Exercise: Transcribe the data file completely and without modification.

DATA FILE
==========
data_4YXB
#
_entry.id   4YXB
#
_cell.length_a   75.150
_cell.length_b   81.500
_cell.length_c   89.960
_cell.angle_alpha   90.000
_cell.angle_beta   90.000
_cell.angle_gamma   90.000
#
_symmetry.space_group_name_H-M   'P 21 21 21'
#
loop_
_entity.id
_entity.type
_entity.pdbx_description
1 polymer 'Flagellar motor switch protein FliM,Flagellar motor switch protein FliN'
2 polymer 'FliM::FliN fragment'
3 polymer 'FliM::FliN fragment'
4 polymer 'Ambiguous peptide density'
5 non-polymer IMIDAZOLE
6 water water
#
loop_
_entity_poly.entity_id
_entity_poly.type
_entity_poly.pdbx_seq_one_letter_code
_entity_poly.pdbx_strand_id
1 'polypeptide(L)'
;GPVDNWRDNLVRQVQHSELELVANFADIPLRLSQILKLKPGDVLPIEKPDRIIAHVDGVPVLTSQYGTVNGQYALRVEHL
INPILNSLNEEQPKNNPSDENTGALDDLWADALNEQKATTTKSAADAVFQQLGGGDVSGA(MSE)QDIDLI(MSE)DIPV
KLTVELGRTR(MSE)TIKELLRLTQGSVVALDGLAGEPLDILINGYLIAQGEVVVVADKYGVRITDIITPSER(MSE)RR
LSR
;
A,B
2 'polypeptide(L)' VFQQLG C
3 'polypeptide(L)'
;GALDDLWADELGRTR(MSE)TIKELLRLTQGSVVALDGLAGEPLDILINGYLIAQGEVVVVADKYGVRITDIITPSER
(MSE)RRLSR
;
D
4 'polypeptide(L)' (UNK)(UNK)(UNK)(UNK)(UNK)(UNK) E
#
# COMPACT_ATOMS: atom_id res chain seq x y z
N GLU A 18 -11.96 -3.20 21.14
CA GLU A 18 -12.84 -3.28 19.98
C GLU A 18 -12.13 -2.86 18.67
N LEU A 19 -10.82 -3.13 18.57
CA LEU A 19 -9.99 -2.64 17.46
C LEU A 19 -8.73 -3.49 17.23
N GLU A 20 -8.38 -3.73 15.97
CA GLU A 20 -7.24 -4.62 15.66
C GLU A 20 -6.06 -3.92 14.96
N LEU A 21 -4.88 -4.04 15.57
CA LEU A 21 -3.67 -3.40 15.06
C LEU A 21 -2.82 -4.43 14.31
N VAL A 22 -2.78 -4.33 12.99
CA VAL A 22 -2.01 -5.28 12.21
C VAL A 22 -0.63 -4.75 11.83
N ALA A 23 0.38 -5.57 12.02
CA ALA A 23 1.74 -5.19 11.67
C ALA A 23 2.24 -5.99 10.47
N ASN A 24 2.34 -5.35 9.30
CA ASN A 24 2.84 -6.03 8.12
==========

data_4YXB
#
_entry.id   4YXB
#
_cell.length_a   75.150
_cell.length_b   81.500
_cell.length_c   89.960
_cell.angle_alpha   90.000
_cell.angle_beta   90.000
_cell.angle_gamma   90.000
#
_symmetry.space_group_name_H-M   'P 21 21 21'
#
loop_
_entity.id
_entity.type
_entity.pdbx_description
1 polymer 'Flagellar motor switch protein FliM,Flagellar motor switch protein FliN'
2 polymer 'FliM::FliN fragment'
3 polymer 'FliM::FliN fragment'
4 polymer 'Ambiguous peptide density'
5 non-polymer IMIDAZOLE
6 water water
#
loop_
_entity_poly.entity_id
_entity_poly.type
_entity_poly.pdbx_seq_one_letter_code
_entity_poly.pdbx_strand_id
1 'polypeptide(L)'
;GPVDNWRDNLVRQVQHSELELVANFADIPLRLSQILKLKPGDVLPIEKPDRIIAHVDGVPVLTSQYGTVNGQYALRVEHL
INPILNSLNEEQPKNNPSDENTGALDDLWADALNEQKATTTKSAADAVFQQLGGGDVSGA(MSE)QDIDLI(MSE)DIPV
KLTVELGRTR(MSE)TIKELLRLTQGSVVALDGLAGEPLDILINGYLIAQGEVVVVADKYGVRITDIITPSER(MSE)RR
LSR
;
A,B
2 'polypeptide(L)' VFQQLG C
3 'polypeptide(L)'
;GALDDLWADELGRTR(MSE)TIKELLRLTQGSVVALDGLAGEPLDILINGYLIAQGEVVVVADKYGVRITDIITPSER
(MSE)RRLSR
;
D
4 'polypeptide(L)' (UNK)(UNK)(UNK)(UNK)(UNK)(UNK) E
#
# COMPACT_ATOMS: atom_id res chain seq x y z
N GLU A 18 -11.96 -3.20 21.14
CA GLU A 18 -12.84 -3.28 19.98
C GLU A 18 -12.13 -2.86 18.67
N LEU A 19 -10.82 -3.13 18.57
CA LEU A 19 -9.99 -2.64 17.46
C LEU A 19 -8.73 -3.49 17.23
N GLU A 20 -8.38 -3.73 15.97
CA GLU A 20 -7.24 -4.62 15.66
C GLU A 20 -6.06 -3.92 14.96
N LEU A 21 -4.88 -4.04 15.57
CA LEU A 21 -3.67 -3.40 15.06
C LEU A 21 -2.82 -4.43 14.31
N VAL A 22 -2.78 -4.33 12.99
CA VAL A 22 -2.01 -5.28 12.21
C VAL A 22 -0.63 -4.75 11.83
N ALA A 23 0.38 -5.57 12.02
CA ALA A 23 1.74 -5.19 11.67
C ALA A 23 2.24 -5.99 10.47
N ASN A 24 2.34 -5.35 9.30
CA ASN A 24 2.84 -6.03 8.12